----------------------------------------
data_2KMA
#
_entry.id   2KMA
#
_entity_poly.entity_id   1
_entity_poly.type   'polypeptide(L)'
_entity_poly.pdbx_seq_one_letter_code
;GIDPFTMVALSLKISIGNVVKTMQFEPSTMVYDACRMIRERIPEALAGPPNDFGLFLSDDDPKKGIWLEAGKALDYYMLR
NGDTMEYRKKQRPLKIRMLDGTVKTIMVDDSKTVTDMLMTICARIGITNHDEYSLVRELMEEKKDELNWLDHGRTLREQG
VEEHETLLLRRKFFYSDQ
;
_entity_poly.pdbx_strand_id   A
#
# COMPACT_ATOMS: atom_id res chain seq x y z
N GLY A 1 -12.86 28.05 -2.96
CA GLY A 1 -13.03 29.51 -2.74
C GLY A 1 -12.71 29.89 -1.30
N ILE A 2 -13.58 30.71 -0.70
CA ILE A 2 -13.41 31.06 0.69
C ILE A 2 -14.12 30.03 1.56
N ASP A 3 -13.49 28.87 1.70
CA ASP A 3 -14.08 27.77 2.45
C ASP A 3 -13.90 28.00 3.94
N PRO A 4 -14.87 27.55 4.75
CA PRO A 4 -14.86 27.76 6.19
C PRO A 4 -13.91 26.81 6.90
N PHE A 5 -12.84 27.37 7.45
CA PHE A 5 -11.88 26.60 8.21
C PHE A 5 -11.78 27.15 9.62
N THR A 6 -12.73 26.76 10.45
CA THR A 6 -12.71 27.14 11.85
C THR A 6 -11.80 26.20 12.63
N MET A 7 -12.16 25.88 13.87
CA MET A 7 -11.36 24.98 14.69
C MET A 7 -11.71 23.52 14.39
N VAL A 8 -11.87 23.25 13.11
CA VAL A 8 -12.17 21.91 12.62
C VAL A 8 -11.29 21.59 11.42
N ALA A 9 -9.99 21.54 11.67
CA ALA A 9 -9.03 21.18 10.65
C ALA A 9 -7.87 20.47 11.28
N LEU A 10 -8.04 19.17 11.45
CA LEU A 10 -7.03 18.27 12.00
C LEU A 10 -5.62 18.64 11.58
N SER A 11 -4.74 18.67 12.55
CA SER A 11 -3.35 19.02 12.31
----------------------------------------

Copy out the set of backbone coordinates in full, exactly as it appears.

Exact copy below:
data_2KMA
#
_entry.id   2KMA
#
_entity_poly.entity_id   1
_entity_poly.type   'polypeptide(L)'
_entity_poly.pdbx_seq_one_letter_code
;GIDPFTMVALSLKISIGNVVKTMQFEPSTMVYDACRMIRERIPEALAGPPNDFGLFLSDDDPKKGIWLEAGKALDYYMLR
NGDTMEYRKKQRPLKIRMLDGTVKTIMVDDSKTVTDMLMTICARIGITNHDEYSLVRELMEEKKDELNWLDHGRTLREQG
VEEHETLLLRRKFFYSDQ
;
_entity_poly.pdbx_strand_id   A
#
# COMPACT_ATOMS: atom_id res chain seq x y z
N GLY A 1 -12.86 28.05 -2.96
CA GLY A 1 -13.03 29.51 -2.74
C GLY A 1 -12.71 29.89 -1.30
N ILE A 2 -13.58 30.71 -0.70
CA ILE A 2 -13.41 31.06 0.69
C ILE A 2 -14.12 30.03 1.56
N ASP A 3 -13.49 28.87 1.70
CA ASP A 3 -14.08 27.77 2.45
C ASP A 3 -13.90 28.00 3.94
N PRO A 4 -14.87 27.55 4.75
CA PRO A 4 -14.86 27.76 6.19
C PRO A 4 -13.91 26.81 6.90
N PHE A 5 -12.84 27.37 7.45
CA PHE A 5 -11.88 26.60 8.21
C PHE A 5 -11.78 27.15 9.62
N THR A 6 -12.73 26.76 10.45
CA THR A 6 -12.71 27.14 11.85
C THR A 6 -11.80 26.20 12.63
N MET A 7 -12.16 25.88 13.87
CA MET A 7 -11.36 24.98 14.69
C MET A 7 -11.71 23.52 14.39
N VAL A 8 -11.87 23.25 13.11
CA VAL A 8 -12.17 21.91 12.62
C VAL A 8 -11.29 21.59 11.42
N ALA A 9 -9.99 21.54 11.67
CA ALA A 9 -9.03 21.18 10.65
C ALA A 9 -7.87 20.47 11.28
N LEU A 10 -8.04 19.17 11.45
CA LEU A 10 -7.03 18.27 12.00
C LEU A 10 -5.62 18.64 11.58
N SER A 11 -4.74 18.67 12.55
CA SER A 11 -3.35 19.02 12.31